The poor lady was rather embarassed and then tried desperately hard to apologise by being overly helpful, I ended up feeling a bit bad for opening my big mouth, but hey she did manage to get us an airport stroller pretty quickly and even got someone to meet us at the baggage collection and help get our things all the way to the train.

So next time you see someone you don't know carrying an older child - don't open your mouth - there may well be a perfectly good reason for it.

Friday, December 11, 2009

Where do you start?

This blog has been set up to follow our journey with our youngest child, Corbin. Corbin has Spastic Diplegia, a form of Cerebral Palsy, as a result of bilateral Peri Ventricular Leukomalacia.

We have been doing a revolutionary "therapy" called Advanced Biomechanical Rehabilitation or ABR for short ( since November 2006. And this blog is an endeavour to raise awareness of this wonderful rehabilitation technique, the "carrot" for us being a discount in our costs if we blog regularly.

There have been huge mountains to climb and obstacles to navigate already in Corbins first 6 years of life but the following is a very, very brief summary to bring you up to speed.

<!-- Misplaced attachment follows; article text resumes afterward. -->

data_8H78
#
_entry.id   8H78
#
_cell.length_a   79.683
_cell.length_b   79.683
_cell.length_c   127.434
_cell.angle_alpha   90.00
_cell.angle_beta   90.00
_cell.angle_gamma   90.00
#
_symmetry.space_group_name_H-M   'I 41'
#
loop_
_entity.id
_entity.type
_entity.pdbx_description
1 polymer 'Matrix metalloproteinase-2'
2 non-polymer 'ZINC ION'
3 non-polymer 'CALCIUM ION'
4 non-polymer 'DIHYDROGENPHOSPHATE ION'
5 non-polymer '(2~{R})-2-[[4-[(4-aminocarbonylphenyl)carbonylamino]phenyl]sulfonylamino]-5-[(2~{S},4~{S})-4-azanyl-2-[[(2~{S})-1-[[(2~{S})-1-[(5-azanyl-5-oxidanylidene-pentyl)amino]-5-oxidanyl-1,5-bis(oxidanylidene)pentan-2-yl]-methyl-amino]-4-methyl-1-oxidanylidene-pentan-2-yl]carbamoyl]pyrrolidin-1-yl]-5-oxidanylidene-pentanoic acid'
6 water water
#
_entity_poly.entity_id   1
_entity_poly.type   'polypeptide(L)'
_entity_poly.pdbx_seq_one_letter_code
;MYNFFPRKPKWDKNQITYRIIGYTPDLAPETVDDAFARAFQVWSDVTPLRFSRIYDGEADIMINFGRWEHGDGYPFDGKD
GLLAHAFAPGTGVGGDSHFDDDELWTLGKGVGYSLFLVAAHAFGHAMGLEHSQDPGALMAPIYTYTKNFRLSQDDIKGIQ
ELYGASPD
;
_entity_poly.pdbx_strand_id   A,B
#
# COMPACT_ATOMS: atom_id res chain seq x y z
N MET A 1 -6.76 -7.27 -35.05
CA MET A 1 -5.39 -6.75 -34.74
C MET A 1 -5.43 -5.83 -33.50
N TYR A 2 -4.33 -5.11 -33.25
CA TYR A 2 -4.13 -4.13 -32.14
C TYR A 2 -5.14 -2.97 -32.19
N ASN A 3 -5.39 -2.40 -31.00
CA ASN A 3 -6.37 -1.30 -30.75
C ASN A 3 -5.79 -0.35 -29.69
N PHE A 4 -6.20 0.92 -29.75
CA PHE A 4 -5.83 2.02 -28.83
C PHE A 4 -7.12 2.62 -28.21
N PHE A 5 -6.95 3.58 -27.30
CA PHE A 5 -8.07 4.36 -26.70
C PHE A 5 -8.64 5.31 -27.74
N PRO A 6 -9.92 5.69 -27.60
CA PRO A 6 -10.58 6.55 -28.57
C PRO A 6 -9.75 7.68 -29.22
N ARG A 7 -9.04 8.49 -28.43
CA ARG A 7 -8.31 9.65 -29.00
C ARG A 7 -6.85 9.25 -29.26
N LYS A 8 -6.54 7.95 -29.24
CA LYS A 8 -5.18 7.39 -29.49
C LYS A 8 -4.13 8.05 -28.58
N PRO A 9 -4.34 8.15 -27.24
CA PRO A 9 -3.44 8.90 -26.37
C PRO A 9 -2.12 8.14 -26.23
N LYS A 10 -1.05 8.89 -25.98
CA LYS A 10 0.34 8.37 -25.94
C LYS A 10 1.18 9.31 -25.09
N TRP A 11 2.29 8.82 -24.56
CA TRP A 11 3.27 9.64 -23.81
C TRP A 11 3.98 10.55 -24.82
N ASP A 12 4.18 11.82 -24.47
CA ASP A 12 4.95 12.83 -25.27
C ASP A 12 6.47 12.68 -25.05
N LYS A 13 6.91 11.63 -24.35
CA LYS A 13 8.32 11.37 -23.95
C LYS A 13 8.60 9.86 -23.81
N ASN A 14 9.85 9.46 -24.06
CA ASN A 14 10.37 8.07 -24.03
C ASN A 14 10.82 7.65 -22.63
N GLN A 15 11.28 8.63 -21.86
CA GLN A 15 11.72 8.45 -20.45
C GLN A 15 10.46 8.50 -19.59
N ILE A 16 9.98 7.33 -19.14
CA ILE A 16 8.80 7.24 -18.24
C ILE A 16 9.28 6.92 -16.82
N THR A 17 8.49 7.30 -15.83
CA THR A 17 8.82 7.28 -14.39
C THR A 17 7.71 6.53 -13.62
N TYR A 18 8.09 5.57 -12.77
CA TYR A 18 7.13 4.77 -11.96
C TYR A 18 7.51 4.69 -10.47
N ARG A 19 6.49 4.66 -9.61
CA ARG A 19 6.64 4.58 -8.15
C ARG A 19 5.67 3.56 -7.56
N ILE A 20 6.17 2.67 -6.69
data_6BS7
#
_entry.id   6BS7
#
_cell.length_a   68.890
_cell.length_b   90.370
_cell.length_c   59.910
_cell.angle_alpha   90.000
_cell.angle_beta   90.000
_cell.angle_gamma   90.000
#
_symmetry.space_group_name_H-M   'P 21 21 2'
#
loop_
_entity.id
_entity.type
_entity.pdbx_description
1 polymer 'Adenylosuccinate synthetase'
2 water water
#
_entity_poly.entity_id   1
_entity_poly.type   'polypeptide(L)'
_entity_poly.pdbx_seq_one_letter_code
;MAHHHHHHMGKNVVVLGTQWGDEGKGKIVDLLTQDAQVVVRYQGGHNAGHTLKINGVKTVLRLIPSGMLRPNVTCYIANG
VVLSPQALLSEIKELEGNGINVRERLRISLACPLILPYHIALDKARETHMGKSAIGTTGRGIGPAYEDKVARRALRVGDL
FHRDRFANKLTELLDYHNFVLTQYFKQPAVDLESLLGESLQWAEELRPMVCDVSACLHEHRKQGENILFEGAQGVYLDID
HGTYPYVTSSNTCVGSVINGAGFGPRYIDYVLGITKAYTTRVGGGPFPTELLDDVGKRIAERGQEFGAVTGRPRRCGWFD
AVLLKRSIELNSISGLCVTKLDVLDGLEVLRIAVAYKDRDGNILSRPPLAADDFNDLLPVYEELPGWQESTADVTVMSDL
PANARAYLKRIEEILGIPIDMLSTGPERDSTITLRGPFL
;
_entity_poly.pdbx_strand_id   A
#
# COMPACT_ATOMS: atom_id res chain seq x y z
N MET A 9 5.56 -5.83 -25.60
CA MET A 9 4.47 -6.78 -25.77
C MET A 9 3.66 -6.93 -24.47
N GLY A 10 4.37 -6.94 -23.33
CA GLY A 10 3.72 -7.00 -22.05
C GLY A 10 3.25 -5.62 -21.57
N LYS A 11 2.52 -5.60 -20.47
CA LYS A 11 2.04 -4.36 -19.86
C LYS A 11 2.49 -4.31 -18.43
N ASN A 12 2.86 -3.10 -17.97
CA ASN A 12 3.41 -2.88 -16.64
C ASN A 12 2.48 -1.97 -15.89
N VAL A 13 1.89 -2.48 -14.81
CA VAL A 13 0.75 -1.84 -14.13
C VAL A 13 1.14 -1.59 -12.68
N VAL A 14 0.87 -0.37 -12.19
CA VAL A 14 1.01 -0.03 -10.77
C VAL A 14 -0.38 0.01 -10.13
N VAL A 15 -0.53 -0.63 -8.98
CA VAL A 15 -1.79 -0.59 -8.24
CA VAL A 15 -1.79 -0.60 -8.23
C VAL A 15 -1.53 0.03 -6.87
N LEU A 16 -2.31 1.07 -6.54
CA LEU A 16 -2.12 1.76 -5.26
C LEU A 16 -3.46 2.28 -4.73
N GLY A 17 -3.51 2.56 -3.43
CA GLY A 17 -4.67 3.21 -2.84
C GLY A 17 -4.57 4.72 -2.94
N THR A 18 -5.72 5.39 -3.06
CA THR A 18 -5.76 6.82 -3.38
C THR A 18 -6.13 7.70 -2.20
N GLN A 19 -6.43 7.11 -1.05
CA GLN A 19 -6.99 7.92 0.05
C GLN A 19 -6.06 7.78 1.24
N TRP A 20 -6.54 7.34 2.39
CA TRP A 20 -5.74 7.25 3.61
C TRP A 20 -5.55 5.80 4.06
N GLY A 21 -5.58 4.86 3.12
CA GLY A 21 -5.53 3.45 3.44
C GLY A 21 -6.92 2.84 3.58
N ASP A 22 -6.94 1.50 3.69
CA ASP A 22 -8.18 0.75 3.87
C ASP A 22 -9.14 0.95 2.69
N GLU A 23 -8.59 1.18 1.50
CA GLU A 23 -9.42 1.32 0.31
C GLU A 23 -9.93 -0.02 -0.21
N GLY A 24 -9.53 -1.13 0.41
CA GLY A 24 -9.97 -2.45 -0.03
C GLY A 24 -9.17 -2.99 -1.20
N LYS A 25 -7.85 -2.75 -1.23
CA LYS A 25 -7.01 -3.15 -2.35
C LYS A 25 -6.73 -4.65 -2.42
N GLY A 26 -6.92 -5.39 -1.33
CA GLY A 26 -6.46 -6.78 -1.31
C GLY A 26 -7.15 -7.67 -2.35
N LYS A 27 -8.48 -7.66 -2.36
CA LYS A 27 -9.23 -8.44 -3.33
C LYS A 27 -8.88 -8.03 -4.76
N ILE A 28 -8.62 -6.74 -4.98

Corbin was born in September 2003, 12 weeks early, weighing a whopping 1140 grams (slightly more "cooked" and slightly bigger than our eldest son who weighed in at 1080 grams). He was a very healthy premature baby and I thought after the shitty deal we had first time round with our eldest son, that all would be fine for Corbin. Well it wasn't. A routine brain scan at birth revealed Corbin had Bilateral Peri Ventricular Leukomalacia (in English this means "around the brain there are white masses") PVL is caused by a lack of blood supply to the brain and suprisingly enough is not necessarily due to his prematurity!!! As a result of PVL Corbin has spastic diplegia, one of the milder forms of Cerebral Palsy.

For those of you who know nothing about Cerebral Palsy, the orthodox medical profession say that diplegia primarily affects the legs. For Corbin this means that he can not stand or walk independantly. We were told in May 2006 by our Paeditrician that it would be "highly unlikely" that Corbin would ever walk independantly. Because I am a highly stubborn, and yes sometimes pigheaded individual, I was not going to lie down and let that be Corbins lot in life. Those 2 words "highly unlikely" were what led me to ABR.

Corbin is a bright little button who's "issues" are purely physical. His cognitive ability is at an age appropriate level, he has full speech funcion, has bladder/bowel control and has never had seizures which are all great things in the overall scope of Cerebral Palsy. But he is still a little boy having to deal with the frustrations of legs that wont work the way they should, the inability to participate or keep up with his peers, grazed and callused knees, legs and knuckles from crawling, pain and fatigue, the general ignorance and stupidity of mankind, hours of therapy each week and yes a sometimes cranky mum.

This blog will follow both our ABR journey and some of the highs and lows of living with Diplegia. I hope you enjoy it.